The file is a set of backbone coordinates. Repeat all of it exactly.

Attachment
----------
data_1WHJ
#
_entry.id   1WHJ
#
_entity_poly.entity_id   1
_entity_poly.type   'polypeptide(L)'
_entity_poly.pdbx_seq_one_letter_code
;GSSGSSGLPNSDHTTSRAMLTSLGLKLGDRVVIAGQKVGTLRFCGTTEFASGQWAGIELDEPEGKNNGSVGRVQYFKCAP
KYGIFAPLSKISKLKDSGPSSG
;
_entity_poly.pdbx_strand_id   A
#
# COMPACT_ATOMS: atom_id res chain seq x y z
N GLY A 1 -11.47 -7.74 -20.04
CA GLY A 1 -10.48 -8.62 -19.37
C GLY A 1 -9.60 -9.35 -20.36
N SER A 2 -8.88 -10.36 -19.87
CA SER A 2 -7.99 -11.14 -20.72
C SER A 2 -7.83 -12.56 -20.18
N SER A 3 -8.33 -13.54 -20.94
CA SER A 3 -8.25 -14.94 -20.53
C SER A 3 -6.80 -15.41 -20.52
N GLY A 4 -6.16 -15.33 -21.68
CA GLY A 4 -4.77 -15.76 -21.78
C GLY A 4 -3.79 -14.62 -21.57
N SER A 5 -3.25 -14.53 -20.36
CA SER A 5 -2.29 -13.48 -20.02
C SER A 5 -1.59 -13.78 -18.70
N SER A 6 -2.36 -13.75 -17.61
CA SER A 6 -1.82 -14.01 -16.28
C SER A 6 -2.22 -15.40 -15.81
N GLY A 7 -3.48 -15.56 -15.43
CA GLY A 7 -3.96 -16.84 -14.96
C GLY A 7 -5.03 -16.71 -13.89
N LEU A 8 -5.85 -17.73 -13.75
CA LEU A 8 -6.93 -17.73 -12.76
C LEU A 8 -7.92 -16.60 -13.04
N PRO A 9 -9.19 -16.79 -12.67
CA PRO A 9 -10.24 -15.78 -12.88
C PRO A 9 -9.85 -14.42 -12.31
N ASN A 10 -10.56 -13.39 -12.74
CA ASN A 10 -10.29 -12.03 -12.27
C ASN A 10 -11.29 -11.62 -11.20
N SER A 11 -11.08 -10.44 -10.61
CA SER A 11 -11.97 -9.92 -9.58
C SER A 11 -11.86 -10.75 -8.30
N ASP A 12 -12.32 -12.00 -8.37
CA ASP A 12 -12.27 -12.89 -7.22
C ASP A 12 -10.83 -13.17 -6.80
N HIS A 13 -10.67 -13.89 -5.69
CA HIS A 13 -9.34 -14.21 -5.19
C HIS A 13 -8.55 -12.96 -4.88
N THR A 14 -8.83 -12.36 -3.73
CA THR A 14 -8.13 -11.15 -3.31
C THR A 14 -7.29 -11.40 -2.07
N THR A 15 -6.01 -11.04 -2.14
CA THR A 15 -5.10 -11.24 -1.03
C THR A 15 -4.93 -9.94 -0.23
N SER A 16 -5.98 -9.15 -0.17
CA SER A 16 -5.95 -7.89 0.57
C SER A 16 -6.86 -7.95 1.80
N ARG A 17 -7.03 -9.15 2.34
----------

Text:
data_1WHJ
#
_entry.id   1WHJ
#
_entity_poly.entity_id   1
_entity_poly.type   'polypeptide(L)'
_entity_poly.pdbx_seq_one_letter_code
;GSSGSSGLPNSDHTTSRAMLTSLGLKLGDRVVIAGQKVGTLRFCGTTEFASGQWAGIELDEPEGKNNGSVGRVQYFKCAP
KYGIFAPLSKISKLKDSGPSSG
;
_entity_poly.pdbx_strand_id   A
#
# COMPACT_ATOMS: atom_id res chain seq x y z
N GLY A 1 -11.47 -7.74 -20.04
CA GLY A 1 -10.48 -8.62 -19.37
C GLY A 1 -9.60 -9.35 -20.36
N SER A 2 -8.88 -10.36 -19.87
CA SER A 2 -7.99 -11.14 -20.72
C SER A 2 -7.83 -12.56 -20.18
N SER A 3 -8.33 -13.54 -20.94
CA SER A 3 -8.25 -14.94 -20.53
C SER A 3 -6.80 -15.41 -20.52
N GLY A 4 -6.16 -15.33 -21.68
CA GLY A 4 -4.77 -15.76 -21.78
C GLY A 4 -3.79 -14.62 -21.57
N SER A 5 -3.25 -14.53 -20.36
CA SER A 5 -2.29 -13.48 -20.02
C SER A 5 -1.59 -13.78 -18.70
N SER A 6 -2.36 -13.75 -17.61
CA SER A 6 -1.82 -14.01 -16.28
C SER A 6 -2.22 -15.40 -15.81
N GLY A 7 -3.48 -15.56 -15.43
CA GLY A 7 -3.96 -16.84 -14.96
C GLY A 7 -5.03 -16.71 -13.89
N LEU A 8 -5.85 -17.73 -13.75
CA LEU A 8 -6.93 -17.73 -12.76
C LEU A 8 -7.92 -16.60 -13.04
N PRO A 9 -9.19 -16.79 -12.67
CA PRO A 9 -10.24 -15.78 -12.88
C PRO A 9 -9.85 -14.42 -12.31
N ASN A 10 -10.56 -13.39 -12.74
CA ASN A 10 -10.29 -12.03 -12.27
C ASN A 10 -11.29 -11.62 -11.20
N SER A 11 -11.08 -10.44 -10.61
CA SER A 11 -11.97 -9.92 -9.58
C SER A 11 -11.86 -10.75 -8.30
N ASP A 12 -12.32 -12.00 -8.37
CA ASP A 12 -12.27 -12.89 -7.22
C ASP A 12 -10.83 -13.17 -6.80
N HIS A 13 -10.67 -13.89 -5.69
CA HIS A 13 -9.34 -14.21 -5.19
C HIS A 13 -8.55 -12.96 -4.88
N THR A 14 -8.83 -12.36 -3.73
CA THR A 14 -8.13 -11.15 -3.31
C THR A 14 -7.29 -11.40 -2.07
N THR A 15 -6.01 -11.04 -2.14
CA THR A 15 -5.10 -11.24 -1.03
C THR A 15 -4.93 -9.94 -0.23
N SER A 16 -5.98 -9.15 -0.17
CA SER A 16 -5.95 -7.89 0.57
C SER A 16 -6.86 -7.95 1.80
N ARG A 17 -7.03 -9.15 2.34